2013 Kawasaki ZX-6R vs. 2012 Suzuki GSX-R750 vs. 2012 Triumph Daytona 675R - Video
Kawasaki is back in the oddball middleweight sportbike wars
2013 Kawasaki ZX-6R 636
As the new kid on the block, the 636 understandably garners a lot of attention. In our first ride review I was impressed with its power and handling, but couldn’t wait to stack it up against the other contenders in the class and get the opinions of Chief Editor Kevin Duke and fellow editor Tom Roderick.
Duke was a fan of the Kawi’s ergos, calling it “sporty but accommodating,” noting the ample room available “to move around and hang off.” Then again, as stated earlier, the 636 strikes a nice balance between the Suzuki and Triumph. The Trumpet’s bars are lower, but the Kawasaki’s pegs are higher than the Gixxer 750’s set in their low position.
None of us were uncomfortable at the track with this setting, focusing more on the new 636cc engine. Despite being the smallest engine of the bunch, Duke called the ZX “the fastest ‘600’ ever,” and was “shocked when the little Ninja walked away from the torquey Daytona in a freeway roll-on contest. Tom raved about the great power delivery from the well-metered fuel injection, despite featuring only one fuel injector.
Willow Springs is a track that favors horsepower, and it’s here where the Suzuki unsurprisingly walked away from the others. But look at the dyno chart again. It’s only at the peak of the graph where the 636 outguns the Triumph. This disadvantage is noticeable on track as it takes a long straight to reel in the Daytona.
Half a point was the difference between the Kawi and the Triumph in the engine category when objectively scoring them on our trusty MO ScoreCard, with the British bike narrowly edging Japan. But that doesn’t mean the Kawi’s street presence is lacking. “When it comes time to pass slower-moving freeway traffic the 636’s willingness to accelerate is apparent in that it doesn’t require a downshift to quickly overtake another vehicle,” Tom says.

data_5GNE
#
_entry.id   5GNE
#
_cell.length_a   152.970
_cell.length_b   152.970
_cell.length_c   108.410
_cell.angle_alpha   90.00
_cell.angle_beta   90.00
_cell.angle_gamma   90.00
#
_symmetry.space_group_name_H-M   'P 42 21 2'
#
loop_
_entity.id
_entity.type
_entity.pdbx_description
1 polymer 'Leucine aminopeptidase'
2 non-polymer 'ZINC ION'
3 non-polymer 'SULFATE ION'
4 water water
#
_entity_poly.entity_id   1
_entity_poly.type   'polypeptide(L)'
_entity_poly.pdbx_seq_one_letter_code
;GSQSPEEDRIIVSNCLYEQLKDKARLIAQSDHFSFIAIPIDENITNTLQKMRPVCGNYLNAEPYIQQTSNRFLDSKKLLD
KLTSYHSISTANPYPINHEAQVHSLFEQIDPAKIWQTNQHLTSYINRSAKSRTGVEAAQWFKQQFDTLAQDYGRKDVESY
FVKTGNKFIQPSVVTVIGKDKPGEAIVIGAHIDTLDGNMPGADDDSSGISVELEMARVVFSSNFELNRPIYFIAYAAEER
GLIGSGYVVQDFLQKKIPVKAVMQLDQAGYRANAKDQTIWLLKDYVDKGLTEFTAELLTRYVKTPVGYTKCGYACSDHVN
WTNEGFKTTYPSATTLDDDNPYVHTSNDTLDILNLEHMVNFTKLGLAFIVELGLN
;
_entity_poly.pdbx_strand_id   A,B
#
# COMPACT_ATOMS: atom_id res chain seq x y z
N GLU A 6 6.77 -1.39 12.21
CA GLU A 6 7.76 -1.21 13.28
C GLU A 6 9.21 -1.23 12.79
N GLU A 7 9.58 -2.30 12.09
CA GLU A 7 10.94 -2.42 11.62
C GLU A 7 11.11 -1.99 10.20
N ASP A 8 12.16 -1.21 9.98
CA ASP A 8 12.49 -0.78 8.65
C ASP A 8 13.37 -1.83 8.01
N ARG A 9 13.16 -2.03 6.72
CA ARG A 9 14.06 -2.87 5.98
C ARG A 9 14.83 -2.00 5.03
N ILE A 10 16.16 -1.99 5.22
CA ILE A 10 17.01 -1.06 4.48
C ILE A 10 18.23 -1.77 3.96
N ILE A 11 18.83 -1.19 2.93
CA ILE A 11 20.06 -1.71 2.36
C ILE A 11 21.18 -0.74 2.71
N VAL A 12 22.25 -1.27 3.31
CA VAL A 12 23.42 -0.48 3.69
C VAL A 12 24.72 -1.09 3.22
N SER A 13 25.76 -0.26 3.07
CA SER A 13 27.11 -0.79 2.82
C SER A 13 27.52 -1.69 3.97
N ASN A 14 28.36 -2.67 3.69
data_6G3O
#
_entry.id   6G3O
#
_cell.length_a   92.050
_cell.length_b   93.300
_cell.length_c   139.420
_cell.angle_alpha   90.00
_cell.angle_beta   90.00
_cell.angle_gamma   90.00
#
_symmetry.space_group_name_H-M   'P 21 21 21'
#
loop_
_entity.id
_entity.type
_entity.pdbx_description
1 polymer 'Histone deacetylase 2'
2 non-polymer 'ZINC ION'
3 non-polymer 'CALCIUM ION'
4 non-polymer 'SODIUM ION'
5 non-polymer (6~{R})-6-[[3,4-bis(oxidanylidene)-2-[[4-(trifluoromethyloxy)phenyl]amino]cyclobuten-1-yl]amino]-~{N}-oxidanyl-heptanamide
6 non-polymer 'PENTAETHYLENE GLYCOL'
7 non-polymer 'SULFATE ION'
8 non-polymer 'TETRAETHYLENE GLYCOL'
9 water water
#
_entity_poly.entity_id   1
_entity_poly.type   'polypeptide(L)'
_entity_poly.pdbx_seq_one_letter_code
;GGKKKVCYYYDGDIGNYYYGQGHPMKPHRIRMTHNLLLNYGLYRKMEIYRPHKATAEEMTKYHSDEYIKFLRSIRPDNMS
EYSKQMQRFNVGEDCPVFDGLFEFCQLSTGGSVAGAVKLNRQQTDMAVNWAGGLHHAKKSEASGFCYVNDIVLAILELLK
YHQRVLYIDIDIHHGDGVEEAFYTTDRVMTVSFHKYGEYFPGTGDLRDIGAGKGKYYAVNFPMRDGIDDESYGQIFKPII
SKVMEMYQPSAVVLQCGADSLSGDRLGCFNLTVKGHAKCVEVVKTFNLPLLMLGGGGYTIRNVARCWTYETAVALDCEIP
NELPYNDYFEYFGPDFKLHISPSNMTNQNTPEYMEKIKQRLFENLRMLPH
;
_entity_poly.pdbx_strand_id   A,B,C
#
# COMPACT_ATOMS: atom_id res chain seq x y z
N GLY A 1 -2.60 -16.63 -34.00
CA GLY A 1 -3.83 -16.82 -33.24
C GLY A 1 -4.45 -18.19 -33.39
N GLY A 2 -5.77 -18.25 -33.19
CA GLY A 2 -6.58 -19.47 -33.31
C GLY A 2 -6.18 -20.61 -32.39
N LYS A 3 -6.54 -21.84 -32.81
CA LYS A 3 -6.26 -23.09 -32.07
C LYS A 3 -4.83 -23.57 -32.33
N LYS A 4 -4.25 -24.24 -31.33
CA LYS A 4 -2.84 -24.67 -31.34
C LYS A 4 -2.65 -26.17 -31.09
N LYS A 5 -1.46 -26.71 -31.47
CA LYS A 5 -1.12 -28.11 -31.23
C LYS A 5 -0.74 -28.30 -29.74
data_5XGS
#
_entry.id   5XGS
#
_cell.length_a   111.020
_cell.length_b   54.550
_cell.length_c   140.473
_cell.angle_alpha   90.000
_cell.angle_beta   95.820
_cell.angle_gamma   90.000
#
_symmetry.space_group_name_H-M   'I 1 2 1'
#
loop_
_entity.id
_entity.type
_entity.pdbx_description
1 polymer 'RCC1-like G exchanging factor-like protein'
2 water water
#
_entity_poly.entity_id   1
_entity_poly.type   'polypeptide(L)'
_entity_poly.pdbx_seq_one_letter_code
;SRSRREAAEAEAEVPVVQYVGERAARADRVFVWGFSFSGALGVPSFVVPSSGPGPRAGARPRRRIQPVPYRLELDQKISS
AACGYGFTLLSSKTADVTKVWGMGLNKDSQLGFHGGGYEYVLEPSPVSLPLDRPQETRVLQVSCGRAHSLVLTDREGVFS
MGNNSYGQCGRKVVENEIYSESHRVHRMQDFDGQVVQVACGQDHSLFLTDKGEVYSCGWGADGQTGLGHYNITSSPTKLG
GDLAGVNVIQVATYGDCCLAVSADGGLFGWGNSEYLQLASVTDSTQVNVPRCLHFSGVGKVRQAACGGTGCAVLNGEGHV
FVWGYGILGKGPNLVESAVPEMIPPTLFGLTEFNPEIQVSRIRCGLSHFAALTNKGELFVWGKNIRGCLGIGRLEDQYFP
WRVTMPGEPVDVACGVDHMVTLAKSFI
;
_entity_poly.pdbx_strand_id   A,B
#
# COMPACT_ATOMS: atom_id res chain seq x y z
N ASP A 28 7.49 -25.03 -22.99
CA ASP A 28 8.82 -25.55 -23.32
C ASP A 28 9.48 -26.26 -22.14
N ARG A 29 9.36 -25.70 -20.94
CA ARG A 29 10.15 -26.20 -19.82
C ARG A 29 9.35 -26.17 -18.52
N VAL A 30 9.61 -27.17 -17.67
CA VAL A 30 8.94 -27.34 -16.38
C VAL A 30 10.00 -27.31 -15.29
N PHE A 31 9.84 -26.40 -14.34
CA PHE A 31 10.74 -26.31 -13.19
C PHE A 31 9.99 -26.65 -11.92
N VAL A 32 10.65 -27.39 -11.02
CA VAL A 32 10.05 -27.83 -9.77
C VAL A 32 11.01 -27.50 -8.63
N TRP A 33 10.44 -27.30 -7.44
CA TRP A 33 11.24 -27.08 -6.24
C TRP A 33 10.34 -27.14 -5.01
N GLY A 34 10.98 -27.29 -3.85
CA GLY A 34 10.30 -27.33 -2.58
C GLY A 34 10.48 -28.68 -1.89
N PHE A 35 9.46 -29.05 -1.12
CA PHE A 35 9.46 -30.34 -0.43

Being the only one of the trio equipped with traction control, the 636 handily wins the technology category of this test. Perhaps the biggest compliment we can give is that we hardly noticed its intrusion.
Where the Kawi really won points was in the handling department. All three testers were impressed by the handling prowess of the new machine. So much so it took top honors in the category on our ScoreCard by a good margin. Duke felt the Kawi’s chassis was “super-cooperative,” reducing the learning curve required to ride the bike quickly, both on the street and track.
Adding Showa’s SFF-BP (Separate Function Fork - Big Piston) makes adjustment super easy, and all of us felt completely comfortable pushing the front end to the limits of our talent. “The Daytona and Gixxer are good handling machines,” Tom notes, “but neither one can match the user-friendly nature of the Kawasaki’s chassis: It simply does what you ask of it in the most pleasing way possible.”
Those are big words for the new Kawi, but the Suzuki and Triumph are formidable challengers.